You have picked up Mockito and you are interested in some good practices to avoid hangovers.
Don’t mix with Spring Integration Test
Mixing spring integration test and mockito can produce strange border effects like : singleton replaced by mocks,…
and will also lose the main benefit of mockito tests : speed !
Avoid abstract testcases
When something breaks it simply takes too long to diagnose.. An alternative is to create custom assertion and factory methods that can be reused.
-> prefer composition over inheritance.
Don’t mock your model
Prefer simply using your model
Campaign campaign = new Campaign(); campaign.setAssignee(office); campaign.setType(PersonTypeCode.MEMBER); campaign.setCreationUserLocation(office); campaign.setOrganization("google"); campaign.calculateEndDate();
Over mocking it
Campaign mockCampaign = mock(Campaign.class); when(mockCampaign.getAssignee()).thenReturn(office); when(mockCampaign.getType()).thenReturn(PersonTypeCode.MEMBER); when(mockCampaign.getCreationUserLocation()).thenReturn(office); when(mockCampaign.getOrganization()).thenReturn("google"); when(mockCampaign.getCalculatedEndDate()).thenReturn(new DateMidnight());
Easier to read and you will may be add convenient contructor/factory methods to your production or test codebase… remember to put the code where it belongs.
Don’t abuse mocks
Mockito isn’t a Panacea. If all you have is a hammer, everything looks like a nail…
For example testing an xstream converter
Don’t use mock, it requires more code… and you don’t really verify the output xml format (id,type,label)
mockWriter = mock(HierarchicalStreamWriter.class); mockMarshalContext = mock(MarshallingContext.class); discriptionTargetConverter.marshal(mockTarget, mockWriter,mockMarshalContext); verify(mockWriter, times(3)).endNode(); verify(mockWriter, times(3)).startNode(anyString()); verify(mockWriter, times(3)).setValue(anyString());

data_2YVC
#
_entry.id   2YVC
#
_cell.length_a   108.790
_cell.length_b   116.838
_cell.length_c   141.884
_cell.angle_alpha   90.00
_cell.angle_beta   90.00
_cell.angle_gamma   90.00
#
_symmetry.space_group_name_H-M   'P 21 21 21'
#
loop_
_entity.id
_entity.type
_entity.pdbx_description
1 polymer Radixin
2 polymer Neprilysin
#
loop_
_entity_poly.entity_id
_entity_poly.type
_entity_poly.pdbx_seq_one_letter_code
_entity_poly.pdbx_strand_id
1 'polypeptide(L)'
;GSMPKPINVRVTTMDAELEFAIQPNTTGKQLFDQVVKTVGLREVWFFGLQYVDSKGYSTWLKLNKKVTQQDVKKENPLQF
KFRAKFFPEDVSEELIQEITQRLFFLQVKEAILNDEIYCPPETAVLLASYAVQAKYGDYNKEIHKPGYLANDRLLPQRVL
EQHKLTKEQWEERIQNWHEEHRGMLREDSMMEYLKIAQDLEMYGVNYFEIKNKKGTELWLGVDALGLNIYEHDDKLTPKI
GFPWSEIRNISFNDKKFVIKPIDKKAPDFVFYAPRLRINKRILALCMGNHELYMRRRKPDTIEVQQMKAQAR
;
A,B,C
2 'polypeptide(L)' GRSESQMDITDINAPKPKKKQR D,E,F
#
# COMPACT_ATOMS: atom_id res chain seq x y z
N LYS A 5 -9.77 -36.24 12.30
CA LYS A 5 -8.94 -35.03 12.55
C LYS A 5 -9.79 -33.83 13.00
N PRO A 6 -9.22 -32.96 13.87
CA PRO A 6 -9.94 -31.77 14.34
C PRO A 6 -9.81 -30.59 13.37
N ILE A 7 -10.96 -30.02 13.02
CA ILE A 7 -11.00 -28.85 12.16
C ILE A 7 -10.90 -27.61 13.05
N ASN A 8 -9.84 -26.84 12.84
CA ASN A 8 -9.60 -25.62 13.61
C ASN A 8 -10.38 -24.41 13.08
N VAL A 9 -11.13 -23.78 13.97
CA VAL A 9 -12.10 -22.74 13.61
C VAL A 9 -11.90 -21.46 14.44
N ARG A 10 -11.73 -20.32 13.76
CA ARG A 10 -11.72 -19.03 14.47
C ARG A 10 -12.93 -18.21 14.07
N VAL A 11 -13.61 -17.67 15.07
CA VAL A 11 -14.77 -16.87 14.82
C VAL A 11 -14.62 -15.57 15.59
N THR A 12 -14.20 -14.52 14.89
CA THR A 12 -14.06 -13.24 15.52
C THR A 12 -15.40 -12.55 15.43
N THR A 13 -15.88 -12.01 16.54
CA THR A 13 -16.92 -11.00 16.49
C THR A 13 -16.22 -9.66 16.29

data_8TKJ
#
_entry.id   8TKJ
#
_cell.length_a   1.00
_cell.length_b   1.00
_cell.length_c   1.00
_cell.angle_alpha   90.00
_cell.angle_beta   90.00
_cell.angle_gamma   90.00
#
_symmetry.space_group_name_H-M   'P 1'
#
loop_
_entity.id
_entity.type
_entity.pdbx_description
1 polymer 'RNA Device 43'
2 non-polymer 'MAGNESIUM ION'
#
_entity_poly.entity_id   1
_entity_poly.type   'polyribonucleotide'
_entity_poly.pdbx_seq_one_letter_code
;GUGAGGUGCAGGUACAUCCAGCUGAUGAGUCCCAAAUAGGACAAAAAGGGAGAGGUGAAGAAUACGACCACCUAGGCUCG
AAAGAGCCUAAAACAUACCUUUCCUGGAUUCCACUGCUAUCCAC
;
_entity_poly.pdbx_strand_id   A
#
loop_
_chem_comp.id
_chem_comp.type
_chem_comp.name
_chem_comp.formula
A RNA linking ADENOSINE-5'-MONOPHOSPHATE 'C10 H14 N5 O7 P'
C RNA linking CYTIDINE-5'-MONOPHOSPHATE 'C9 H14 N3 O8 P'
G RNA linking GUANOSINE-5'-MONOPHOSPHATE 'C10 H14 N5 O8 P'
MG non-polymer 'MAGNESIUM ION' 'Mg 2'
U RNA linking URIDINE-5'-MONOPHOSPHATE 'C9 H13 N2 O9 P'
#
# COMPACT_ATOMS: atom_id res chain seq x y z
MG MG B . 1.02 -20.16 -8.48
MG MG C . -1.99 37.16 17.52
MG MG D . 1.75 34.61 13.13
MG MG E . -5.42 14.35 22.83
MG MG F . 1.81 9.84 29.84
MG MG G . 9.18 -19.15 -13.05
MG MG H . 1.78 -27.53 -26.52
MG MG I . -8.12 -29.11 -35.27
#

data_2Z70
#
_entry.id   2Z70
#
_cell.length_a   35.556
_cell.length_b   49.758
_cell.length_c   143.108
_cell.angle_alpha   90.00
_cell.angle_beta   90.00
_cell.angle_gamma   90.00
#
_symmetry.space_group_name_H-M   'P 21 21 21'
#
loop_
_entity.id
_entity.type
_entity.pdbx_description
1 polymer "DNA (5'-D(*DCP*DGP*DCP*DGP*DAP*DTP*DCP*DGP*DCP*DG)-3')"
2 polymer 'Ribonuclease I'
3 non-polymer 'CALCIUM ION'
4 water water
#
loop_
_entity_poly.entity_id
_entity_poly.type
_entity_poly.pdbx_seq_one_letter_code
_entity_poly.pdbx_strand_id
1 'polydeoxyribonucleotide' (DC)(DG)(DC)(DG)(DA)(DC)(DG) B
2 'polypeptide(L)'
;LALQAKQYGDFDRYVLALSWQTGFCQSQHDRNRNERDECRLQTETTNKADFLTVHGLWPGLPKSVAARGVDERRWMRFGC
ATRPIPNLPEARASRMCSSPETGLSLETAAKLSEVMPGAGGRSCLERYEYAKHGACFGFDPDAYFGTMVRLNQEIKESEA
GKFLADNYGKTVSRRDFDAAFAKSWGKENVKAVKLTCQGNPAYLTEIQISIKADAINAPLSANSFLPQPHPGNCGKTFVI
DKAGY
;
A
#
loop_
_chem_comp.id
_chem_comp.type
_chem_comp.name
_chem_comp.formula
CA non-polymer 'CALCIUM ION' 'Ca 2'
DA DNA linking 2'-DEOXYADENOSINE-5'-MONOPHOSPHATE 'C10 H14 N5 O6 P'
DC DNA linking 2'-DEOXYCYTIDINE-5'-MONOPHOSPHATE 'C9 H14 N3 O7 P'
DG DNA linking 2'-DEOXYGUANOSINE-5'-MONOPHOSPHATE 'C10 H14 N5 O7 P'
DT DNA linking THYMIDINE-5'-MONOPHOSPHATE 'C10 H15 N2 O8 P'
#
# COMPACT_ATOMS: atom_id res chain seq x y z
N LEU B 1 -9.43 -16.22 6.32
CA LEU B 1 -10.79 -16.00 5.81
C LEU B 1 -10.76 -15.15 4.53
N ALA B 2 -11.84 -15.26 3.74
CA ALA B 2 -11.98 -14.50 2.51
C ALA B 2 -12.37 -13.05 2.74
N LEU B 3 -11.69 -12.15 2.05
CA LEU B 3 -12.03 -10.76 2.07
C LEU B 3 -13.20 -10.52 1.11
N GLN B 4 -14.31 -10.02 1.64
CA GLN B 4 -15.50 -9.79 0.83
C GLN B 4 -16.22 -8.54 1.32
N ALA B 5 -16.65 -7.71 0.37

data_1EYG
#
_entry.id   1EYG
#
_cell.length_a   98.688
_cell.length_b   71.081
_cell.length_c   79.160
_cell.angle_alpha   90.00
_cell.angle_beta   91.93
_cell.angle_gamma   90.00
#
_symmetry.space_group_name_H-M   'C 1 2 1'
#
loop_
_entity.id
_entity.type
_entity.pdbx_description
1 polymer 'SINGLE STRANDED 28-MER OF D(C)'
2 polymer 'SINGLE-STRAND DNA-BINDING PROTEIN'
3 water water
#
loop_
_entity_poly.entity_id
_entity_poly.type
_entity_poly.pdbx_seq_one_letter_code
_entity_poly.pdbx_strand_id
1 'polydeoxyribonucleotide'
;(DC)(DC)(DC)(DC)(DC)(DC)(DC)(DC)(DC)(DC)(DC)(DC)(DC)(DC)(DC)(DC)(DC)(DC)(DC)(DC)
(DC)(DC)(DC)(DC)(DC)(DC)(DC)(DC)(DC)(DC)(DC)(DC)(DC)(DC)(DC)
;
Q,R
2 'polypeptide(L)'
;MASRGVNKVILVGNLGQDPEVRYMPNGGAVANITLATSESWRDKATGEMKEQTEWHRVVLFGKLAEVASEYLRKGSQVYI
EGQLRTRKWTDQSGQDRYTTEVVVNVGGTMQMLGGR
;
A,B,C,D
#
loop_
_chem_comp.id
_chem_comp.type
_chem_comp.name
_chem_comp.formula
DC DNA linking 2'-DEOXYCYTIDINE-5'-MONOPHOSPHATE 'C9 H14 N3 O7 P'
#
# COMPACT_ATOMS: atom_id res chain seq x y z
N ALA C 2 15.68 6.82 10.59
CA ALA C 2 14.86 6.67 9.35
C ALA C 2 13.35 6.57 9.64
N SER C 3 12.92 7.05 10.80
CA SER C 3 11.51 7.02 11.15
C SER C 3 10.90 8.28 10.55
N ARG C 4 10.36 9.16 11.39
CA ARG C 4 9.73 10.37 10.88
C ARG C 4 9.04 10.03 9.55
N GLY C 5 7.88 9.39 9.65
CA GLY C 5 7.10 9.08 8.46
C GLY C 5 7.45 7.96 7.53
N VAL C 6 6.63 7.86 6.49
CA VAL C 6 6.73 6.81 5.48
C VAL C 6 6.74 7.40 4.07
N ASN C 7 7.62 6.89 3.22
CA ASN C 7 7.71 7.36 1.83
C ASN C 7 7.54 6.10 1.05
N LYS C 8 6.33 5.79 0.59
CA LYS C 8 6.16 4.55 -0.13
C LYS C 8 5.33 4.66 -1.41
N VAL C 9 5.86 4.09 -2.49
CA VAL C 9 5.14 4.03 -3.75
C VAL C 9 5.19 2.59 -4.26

It’s much more easy using xstream “as-is”
comparaisonString= "<Target> <id>3</id> <type>" + type+ "</type> <label>firstname lastname</label></Target>"; XStream xstream = new XStream(); xstream.registerConverter(discriptionTargetConverter); assertEquals(comparaisonString, StringUtils.replace(StringUtils.replace(xstream.toXML(target), "\n", ""), "\r", ""));
For more advanced xml assertion… check xmlunit
Don’t mock servlet api
org.springframework.mock.web package contains a comprehensive set of Servlet API mock objects, targeted at usage with Spring’s Web MVC framework, which are useful for testing web contexts and controllers. These mock objects are generally more convenient to use than dynamic mock objects such as mockito.
Don’t replace asserts with verify
Taken from this article
The easiest methods to understand and test are methods that perform some sort of work. You run the method and then use asserts to make sure everything worked.
In contrast, mock objects make it easy to test delegation, which is when some object other than the SUT is doing work. Delegation means the method’s purpose is to produce a side-effect, not actually perform work. Side-effect code is sometimes needed, but often more difficult to understand and debug.
If your test code contains assert methods then you have a good test. See for example the pmd rule for junit.
If it doesn’t contain asserts, and instead contains a long list of
verify() calls, then you’re relying on side effects. This is a unit-test bad smell, especially if there are several objects than need to be verified. Verifying several objects at the end of a unit test is like saying, “My test method needs to do several things: x, y, and z.” The charter and responsibility of the method is no longer clear. This is a candidate for refactoring.
Finally “if it’s hard to…”
Junit and Mockito drive a fair amount of refactoring for me.
If it’s hard to read… it’s hard to test.
If it’s hard to test… it’s hard to use.
If it’s hard to test… you’re probably doing it wrong.
If it’s hard to test… take a look at the design and test it again !